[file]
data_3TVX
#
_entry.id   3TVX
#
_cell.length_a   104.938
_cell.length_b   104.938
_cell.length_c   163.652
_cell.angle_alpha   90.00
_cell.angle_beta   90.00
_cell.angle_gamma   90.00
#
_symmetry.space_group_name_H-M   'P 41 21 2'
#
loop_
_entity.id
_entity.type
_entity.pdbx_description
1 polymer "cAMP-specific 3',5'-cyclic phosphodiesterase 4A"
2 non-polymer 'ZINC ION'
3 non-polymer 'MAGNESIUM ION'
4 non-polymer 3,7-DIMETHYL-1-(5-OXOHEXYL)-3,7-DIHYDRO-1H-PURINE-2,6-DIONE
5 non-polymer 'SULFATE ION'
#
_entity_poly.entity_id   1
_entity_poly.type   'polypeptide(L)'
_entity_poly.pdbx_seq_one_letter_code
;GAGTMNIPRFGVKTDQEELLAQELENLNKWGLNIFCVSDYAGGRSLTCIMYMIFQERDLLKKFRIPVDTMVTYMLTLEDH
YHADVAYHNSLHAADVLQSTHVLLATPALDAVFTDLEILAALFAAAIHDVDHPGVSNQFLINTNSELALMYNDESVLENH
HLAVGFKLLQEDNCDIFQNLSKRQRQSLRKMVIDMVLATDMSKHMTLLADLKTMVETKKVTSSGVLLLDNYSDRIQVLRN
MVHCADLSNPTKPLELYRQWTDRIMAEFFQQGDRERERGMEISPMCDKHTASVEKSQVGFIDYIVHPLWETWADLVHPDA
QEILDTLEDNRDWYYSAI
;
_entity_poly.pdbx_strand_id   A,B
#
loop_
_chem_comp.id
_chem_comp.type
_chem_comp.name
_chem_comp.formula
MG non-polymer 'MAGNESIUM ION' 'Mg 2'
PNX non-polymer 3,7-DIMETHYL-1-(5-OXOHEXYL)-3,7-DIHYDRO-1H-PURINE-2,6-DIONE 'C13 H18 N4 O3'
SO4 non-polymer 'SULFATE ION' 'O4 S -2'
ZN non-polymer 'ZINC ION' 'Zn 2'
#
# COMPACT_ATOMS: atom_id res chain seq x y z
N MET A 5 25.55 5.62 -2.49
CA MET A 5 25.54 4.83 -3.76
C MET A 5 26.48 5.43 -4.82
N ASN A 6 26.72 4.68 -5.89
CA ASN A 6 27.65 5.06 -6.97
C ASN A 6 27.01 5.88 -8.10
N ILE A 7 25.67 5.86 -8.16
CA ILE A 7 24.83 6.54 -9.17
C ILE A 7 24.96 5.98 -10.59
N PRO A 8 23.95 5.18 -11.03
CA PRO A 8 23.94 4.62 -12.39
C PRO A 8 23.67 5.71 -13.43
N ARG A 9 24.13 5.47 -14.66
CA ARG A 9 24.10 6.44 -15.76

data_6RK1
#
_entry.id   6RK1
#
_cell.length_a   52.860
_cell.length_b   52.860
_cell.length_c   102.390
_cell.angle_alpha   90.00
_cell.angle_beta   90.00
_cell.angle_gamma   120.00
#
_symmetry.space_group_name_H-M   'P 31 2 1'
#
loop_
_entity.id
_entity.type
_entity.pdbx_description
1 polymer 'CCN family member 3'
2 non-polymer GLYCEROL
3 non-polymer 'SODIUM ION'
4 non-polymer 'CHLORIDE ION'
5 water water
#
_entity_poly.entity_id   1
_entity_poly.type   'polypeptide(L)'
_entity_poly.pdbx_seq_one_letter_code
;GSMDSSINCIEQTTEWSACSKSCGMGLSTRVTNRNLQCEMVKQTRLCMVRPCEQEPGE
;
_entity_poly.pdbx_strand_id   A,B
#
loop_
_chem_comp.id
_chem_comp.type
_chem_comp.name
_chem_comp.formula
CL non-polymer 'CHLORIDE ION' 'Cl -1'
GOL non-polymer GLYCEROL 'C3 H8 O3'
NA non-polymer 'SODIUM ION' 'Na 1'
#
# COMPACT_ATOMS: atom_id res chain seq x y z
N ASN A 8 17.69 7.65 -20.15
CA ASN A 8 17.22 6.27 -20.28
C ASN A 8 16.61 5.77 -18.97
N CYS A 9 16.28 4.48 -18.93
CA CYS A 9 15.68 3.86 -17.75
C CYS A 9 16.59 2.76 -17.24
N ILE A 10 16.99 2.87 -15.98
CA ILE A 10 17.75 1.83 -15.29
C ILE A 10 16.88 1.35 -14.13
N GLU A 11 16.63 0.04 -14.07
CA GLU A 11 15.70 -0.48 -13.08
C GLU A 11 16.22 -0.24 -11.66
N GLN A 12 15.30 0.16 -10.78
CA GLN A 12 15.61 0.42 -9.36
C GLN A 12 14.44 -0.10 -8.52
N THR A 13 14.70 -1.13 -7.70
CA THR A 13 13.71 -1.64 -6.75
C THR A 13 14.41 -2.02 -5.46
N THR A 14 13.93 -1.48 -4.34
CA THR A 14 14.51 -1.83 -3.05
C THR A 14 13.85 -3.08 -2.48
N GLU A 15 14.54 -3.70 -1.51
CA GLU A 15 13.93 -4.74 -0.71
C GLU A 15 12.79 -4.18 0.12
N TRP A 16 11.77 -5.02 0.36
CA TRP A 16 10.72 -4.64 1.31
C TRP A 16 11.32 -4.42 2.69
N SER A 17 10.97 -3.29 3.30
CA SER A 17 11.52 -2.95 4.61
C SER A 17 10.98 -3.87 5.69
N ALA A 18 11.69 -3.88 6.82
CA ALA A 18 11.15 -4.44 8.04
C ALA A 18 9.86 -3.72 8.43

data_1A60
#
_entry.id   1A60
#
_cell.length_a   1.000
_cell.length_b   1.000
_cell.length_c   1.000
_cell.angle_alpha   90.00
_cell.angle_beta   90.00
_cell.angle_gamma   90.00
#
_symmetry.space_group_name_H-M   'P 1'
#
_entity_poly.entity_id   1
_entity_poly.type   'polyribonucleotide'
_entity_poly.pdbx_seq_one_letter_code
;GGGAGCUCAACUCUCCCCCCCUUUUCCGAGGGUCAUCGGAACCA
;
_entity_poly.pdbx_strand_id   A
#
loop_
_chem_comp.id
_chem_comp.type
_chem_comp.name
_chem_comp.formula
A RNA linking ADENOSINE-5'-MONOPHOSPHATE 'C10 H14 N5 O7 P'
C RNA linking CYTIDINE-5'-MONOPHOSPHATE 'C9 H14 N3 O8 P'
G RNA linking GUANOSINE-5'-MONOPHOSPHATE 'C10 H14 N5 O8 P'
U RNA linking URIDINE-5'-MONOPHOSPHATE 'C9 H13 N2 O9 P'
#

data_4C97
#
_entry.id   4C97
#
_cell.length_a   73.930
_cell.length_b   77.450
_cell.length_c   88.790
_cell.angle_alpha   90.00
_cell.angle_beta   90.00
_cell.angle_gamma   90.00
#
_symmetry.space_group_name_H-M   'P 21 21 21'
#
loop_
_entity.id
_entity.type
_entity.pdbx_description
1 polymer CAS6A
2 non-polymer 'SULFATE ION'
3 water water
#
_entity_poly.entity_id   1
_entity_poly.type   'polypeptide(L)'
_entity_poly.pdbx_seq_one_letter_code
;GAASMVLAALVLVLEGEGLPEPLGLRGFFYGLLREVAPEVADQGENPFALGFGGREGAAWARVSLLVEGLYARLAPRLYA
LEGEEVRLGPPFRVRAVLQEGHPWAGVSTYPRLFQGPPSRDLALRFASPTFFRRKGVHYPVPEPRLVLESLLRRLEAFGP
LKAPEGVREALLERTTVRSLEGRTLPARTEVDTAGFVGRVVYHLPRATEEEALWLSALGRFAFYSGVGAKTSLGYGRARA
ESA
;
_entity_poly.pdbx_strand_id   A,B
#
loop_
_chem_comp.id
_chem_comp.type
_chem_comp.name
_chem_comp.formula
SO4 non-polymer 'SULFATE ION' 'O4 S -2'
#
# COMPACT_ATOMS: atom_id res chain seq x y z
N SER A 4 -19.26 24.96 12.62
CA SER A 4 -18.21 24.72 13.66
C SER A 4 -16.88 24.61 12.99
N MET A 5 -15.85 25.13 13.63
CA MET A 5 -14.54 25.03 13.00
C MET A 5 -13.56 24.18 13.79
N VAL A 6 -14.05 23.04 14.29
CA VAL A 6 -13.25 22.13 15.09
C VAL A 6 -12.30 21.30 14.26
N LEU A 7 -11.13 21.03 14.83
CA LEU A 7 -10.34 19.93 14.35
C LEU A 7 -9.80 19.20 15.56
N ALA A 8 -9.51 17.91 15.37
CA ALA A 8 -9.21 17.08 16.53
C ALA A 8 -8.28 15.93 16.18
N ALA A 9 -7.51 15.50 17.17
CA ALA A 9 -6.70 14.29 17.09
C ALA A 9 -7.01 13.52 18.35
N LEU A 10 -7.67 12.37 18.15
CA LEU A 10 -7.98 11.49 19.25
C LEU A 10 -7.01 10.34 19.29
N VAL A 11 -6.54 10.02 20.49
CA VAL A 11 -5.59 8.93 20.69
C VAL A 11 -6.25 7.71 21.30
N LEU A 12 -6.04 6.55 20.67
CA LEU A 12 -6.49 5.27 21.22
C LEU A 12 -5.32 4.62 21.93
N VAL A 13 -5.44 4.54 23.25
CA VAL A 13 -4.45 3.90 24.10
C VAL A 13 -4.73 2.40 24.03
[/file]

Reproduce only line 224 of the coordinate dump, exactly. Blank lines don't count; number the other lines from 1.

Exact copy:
CA VAL A 11 -5.59 8.93 20.69